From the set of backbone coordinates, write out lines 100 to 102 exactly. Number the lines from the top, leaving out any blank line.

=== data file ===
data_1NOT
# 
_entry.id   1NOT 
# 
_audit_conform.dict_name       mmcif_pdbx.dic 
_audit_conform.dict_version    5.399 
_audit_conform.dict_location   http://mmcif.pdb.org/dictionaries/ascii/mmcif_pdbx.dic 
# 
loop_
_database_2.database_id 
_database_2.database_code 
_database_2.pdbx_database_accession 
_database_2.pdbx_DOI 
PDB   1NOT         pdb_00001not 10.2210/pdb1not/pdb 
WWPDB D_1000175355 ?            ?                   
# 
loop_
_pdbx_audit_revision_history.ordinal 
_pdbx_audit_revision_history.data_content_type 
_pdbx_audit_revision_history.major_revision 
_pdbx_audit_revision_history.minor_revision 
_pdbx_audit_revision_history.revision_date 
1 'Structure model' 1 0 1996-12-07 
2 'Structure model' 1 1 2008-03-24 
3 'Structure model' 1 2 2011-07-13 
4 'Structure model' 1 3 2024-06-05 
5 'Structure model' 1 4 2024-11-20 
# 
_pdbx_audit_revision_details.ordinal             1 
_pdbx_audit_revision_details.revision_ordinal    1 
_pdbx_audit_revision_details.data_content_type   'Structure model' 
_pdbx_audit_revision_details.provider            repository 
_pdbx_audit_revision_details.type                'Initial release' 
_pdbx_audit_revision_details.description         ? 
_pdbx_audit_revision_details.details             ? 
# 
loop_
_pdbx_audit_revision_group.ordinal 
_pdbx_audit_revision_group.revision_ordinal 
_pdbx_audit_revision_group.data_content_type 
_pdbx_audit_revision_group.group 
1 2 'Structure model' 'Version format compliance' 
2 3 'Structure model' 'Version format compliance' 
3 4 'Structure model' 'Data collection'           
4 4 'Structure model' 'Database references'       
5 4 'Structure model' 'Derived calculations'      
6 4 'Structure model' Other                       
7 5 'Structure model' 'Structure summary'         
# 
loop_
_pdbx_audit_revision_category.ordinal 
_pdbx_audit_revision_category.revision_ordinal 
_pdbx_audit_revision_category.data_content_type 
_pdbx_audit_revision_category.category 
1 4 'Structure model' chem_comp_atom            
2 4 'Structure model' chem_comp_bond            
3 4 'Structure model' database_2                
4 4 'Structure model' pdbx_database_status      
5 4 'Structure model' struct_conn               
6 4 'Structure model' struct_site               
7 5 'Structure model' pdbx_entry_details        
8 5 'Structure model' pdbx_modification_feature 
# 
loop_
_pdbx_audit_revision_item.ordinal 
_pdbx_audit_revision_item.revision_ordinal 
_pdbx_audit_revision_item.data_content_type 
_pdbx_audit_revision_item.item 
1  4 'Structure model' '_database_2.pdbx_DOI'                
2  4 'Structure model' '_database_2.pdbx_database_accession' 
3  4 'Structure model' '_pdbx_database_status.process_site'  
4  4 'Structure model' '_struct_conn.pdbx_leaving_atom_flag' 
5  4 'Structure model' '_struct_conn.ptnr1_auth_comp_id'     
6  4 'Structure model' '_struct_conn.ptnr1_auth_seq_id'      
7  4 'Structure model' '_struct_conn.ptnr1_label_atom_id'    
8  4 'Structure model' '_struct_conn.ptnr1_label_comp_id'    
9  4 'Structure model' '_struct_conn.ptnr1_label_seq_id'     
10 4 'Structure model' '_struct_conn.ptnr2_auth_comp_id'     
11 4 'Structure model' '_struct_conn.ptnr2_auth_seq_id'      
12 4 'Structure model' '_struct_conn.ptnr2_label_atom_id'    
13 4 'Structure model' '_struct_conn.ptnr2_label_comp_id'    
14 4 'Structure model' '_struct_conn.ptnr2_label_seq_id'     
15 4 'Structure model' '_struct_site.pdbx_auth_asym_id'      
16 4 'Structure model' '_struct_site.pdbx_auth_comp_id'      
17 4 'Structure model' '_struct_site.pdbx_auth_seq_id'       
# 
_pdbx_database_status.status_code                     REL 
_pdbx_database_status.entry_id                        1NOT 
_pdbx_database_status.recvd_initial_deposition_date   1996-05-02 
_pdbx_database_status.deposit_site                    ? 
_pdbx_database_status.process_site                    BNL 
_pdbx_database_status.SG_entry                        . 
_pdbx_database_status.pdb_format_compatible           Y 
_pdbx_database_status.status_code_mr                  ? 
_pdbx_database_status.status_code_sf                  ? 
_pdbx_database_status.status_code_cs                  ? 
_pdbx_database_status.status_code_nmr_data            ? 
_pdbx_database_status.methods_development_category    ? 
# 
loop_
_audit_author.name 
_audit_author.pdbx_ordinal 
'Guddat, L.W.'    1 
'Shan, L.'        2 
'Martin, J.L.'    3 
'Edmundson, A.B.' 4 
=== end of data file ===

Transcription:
loop_
_audit_author.name 
_audit_author.pdbx_ordinal 